As a last hope, Bob, remembering how long our contract had taken to get to us from B.C. with Fed-Ex, took a long gamble and called our realtor in B.C. to see if the cashier’s check we’d sent via Express Mail, six days earlier, had cleared. While he was on the phone in the U.S. Customs Office, our vehicles were sniffed by narc and explosives dogs and gone through by Customs Officers. I sat with my son, Bill, explaining why we were kicked out of Canada.
Our first break
Two days to the new year, nowhere to go, it was the worst day of all of our lives. If, indeed, our down payment check had been received and cashed, we’d be locked into our B.C. homestead, and we had no way to get to it for nearly a year. And we had little money to do anything in the States.
Then, in what we think was an act of God, Bob came back from the phone with the news that the check had not yet been received by the title company in B.C., after six days, despite Express Mail’s claims for three-day delivery. We at least had a chance. Bob was able to gain assurance that the title company would send the check back to us in Montana at my son, Javid’s, address (Without an address of our own, we had become non-people.).
To make another long story short, I called a realtor friend, Pat Byrne, in Missoula, Montana, who works with Mar-West Properties. Pat had shown us a neat mining claim a year ago and we knew he knew what we were looking for.
Not only did Pat spend hours on the Internet contacting realtors and property owners for us, but he insisted that we unload our trail-weary livestock at his farm out of town.
Pat searched far and wide and so did we. I looked through so many real estate magazines that I was about brain-dead. We knew Montana from when we had lived there six years ago, so we knew areas we liked and ones we wanted to steer clear of. It made the process quicker, but it was still frustrating.
We kept on looking at places, getting stuck in several four-foot deep snow drifts on remote mountainsides. Found one place, but couldn’t feasibly get our livestock and hay in. Found another, but it was in a rather built-up subdivision, the log house needed major repair, and it was $30,000 more than we could afford.
We find our home
Then, as my son Bill and I stood at a pay phone in the tiny town of Avon with a new snowfall pelting us, we struck pay dirt. A new listing (three-days old) had just come in; a house on a remote 20 acres up in the mountains. We immediately took off to the listing realtor’s office to get a look at photos and pick up a map.
The photos looked okay, nothing spectacular, but we were getting desperate. Nothing was turning up and Bill had to fly out soon to get back to his job. The realtor could not show the place until the following day and it was late in the day, but we wanted a look. So, following a sketchy map with the realtor’s words, “You’ll never find it,” ringing in our ears, we tore for Wolf Creek, then Craig, and the mountain road beyond.
I read the map and Bill drove up the winding trail. Then we came on a trail that was not on the map and took it “up.” Stopping on a rocky ledge, we got out to look over the country, and there, just below, we spotted the placeour place. Sometimes you just know.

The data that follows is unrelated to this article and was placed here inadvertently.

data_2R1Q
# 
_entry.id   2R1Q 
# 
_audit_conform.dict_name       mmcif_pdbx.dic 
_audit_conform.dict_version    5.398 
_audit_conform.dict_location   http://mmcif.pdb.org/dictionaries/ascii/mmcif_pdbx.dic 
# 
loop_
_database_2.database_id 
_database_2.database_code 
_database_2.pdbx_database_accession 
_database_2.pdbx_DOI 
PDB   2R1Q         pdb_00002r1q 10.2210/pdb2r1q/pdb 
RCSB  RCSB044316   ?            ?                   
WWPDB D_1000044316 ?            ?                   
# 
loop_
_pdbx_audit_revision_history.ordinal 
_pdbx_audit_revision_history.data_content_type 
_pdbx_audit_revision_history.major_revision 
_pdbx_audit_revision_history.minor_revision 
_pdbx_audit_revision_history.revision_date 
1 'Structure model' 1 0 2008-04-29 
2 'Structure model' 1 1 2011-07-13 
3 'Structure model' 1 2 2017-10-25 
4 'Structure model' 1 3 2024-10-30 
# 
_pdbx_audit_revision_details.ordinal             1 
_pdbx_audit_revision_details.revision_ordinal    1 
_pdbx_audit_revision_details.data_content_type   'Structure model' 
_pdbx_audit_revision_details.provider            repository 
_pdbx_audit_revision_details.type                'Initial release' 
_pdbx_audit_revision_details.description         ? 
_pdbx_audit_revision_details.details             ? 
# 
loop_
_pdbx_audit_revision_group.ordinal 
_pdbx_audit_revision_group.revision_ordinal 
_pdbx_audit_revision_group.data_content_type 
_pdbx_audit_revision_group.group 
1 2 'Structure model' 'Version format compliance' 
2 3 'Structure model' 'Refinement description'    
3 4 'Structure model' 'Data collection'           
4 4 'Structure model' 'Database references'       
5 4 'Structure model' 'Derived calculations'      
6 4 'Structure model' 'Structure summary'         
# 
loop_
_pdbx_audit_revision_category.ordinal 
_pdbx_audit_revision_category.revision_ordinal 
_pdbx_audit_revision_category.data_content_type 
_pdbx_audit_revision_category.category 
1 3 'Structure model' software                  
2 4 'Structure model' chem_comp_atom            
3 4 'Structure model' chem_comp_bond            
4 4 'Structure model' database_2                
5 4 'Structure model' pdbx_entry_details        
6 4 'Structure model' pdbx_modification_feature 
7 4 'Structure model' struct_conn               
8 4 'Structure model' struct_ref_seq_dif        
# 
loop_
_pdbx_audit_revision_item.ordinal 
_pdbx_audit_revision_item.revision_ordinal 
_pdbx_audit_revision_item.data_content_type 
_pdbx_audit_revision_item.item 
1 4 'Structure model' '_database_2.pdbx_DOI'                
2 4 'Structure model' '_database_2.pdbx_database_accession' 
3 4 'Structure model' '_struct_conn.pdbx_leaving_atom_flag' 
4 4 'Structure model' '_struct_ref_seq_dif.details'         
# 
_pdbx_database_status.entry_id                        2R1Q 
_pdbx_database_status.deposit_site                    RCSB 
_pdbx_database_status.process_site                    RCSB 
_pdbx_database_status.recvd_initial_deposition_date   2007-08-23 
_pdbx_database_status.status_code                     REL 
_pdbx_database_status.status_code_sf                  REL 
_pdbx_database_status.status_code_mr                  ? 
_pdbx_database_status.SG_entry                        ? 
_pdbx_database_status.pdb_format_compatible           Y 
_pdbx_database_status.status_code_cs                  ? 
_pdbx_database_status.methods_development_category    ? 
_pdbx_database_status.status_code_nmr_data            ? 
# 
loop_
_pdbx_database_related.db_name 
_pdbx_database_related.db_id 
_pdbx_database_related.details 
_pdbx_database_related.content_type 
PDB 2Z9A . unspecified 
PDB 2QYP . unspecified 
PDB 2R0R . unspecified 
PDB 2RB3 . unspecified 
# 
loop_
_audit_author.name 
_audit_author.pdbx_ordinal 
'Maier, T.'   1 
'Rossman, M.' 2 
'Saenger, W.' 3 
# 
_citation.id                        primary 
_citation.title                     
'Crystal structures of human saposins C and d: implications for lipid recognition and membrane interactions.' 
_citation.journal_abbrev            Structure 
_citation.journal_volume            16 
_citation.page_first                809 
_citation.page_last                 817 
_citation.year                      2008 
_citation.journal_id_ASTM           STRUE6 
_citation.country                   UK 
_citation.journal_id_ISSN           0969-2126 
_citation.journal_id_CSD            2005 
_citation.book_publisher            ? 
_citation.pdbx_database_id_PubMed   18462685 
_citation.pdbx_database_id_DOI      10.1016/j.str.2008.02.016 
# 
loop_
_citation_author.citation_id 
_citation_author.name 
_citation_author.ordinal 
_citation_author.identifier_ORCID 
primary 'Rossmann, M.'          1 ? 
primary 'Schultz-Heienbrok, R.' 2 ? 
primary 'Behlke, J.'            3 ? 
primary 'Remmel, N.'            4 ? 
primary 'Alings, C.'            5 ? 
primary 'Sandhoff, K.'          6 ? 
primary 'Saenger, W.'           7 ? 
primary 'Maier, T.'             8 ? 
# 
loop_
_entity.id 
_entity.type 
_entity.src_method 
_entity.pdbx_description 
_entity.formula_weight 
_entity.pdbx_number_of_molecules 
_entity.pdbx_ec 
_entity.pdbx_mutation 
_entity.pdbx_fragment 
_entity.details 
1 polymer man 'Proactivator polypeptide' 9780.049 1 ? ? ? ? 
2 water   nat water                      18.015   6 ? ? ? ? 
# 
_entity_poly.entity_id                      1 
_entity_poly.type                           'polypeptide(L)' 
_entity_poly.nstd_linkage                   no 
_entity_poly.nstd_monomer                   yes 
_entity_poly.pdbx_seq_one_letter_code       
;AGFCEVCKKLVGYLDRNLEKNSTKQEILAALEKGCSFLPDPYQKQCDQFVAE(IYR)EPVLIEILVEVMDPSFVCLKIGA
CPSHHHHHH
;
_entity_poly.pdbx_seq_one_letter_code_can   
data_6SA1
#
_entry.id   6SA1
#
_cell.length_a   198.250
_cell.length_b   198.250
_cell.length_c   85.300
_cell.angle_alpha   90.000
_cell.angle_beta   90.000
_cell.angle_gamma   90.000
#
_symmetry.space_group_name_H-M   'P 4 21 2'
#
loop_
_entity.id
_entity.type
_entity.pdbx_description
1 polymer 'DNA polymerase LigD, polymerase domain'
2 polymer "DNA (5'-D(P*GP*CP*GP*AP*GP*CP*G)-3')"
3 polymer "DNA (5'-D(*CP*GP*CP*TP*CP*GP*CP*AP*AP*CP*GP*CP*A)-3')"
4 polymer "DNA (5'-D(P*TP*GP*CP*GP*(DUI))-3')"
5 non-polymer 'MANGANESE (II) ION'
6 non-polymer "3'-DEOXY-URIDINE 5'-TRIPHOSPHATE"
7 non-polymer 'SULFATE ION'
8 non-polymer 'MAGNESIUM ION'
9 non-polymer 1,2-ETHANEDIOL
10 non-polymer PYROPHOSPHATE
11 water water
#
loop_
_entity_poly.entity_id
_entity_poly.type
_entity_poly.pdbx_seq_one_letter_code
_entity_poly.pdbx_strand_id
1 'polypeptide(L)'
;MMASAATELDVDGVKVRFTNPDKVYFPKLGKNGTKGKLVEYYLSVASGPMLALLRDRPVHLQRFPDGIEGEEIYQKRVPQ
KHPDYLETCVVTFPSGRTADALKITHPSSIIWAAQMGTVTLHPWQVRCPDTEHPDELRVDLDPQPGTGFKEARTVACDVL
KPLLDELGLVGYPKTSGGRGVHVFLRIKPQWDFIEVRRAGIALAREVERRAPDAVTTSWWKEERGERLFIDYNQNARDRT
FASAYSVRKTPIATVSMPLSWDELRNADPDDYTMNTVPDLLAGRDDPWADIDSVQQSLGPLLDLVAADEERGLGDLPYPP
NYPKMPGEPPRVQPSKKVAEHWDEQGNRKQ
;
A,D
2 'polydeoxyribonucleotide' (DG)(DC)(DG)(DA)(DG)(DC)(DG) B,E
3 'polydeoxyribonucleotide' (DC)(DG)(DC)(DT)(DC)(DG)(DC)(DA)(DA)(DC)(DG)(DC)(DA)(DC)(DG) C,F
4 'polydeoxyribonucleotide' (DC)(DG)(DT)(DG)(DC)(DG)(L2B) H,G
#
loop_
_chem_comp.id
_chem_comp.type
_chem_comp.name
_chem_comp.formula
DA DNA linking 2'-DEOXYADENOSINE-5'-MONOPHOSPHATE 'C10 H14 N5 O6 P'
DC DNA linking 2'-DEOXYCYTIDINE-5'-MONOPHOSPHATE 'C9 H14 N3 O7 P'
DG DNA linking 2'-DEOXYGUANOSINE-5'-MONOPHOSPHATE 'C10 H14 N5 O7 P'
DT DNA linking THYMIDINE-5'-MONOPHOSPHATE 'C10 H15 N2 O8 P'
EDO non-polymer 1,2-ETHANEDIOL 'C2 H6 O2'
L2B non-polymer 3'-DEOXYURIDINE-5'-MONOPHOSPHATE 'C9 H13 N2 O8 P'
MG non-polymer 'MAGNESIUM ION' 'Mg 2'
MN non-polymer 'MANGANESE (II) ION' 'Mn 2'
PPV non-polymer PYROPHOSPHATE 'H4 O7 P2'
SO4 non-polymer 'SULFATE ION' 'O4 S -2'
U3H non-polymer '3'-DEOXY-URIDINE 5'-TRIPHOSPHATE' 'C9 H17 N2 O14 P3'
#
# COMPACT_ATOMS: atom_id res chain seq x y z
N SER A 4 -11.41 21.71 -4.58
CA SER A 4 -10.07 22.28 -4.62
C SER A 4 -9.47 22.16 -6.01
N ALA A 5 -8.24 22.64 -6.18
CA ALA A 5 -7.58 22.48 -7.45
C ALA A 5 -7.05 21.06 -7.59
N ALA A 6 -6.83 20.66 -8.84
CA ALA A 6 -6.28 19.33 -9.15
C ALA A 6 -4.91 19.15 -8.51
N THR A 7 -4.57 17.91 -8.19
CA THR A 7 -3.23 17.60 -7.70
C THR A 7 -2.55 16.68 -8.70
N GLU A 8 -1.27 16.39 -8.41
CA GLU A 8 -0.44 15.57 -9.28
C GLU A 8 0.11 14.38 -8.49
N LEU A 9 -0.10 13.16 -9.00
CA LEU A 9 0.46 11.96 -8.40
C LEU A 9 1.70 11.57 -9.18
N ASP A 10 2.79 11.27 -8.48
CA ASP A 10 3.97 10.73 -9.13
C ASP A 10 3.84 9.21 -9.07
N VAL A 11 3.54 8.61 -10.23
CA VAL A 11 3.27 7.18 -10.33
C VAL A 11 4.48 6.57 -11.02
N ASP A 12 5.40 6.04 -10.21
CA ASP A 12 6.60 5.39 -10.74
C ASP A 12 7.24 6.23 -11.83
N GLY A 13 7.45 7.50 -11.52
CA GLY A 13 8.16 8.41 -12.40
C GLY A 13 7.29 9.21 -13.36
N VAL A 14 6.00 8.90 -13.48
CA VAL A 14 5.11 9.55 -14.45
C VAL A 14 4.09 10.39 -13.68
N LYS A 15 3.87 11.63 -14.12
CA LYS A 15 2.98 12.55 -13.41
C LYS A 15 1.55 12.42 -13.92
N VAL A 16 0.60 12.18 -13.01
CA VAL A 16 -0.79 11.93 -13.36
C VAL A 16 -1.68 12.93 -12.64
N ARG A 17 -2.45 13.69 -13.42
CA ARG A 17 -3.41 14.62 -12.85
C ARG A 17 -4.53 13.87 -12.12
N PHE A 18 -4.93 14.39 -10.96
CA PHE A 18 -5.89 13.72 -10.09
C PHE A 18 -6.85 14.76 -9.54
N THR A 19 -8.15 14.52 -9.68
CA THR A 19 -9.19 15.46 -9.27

The next day we looked through the house with wonder. How could we be so fortunate to find such a pretty, well-built house on remote (but relatively accessible) land that, most importantly, we could afford? Then we received the answer: there had been a divorce and, in the process, the spring that supplies the house had frozen.
Gratefully, we quickly signed a contract, knowing that no longer were we among the homeless.
We’ve had a busy and stressful year, but it is no coincidence that we found three homesteads that met our limited requirements. We worked hard and long to dig them up. Perhaps some of the things we did will help you with your search for a homestead:
- In each area of our search we contacted tourist information centers, Chambers of Commerce, Fish and Game Departments, Forest Service offices, and realtors.
- We studied maps, especially Forest Service maps, which detail every remote road and trail and show private land in or near government land.
- We were exact when talking to realtors regarding our needs in a property. For example, we wanted livestock so the property had to have pasture. We needed a garden area, and we didn’t want our neighbors too close. And, perhaps most importantly, we knew how much we could afford.
- We read through local real estate sales magazines, plus the Rural Property Bulletin, a nationwide listing of mostly private-sale rural properties. We read the real estate listings in local “shoppers” (Mini-Nickel-type), talked to locals at the feed stores, in cafes, on the sidewalk. We even put our own ad in the local shopper for a few weeks (That’s how we found a great deal on our previous Montana homestead.).
Things to check out
Then, when you’ve got something to look at, go take a gander with a critical eye. How about water? (We’ve got a frozen spring and must haul water from the fire department in a town 20 miles away in a 250-gallon poly tank, but it’s no big deal until spring.) Don’t depend on a well unless there are other fairly shallow wells nearby, as especially in the mountains water can be uncertain. You may have to go down 1,000 feet, and at $15-$20 a foot for just the hole, this can get pricey pretty quick.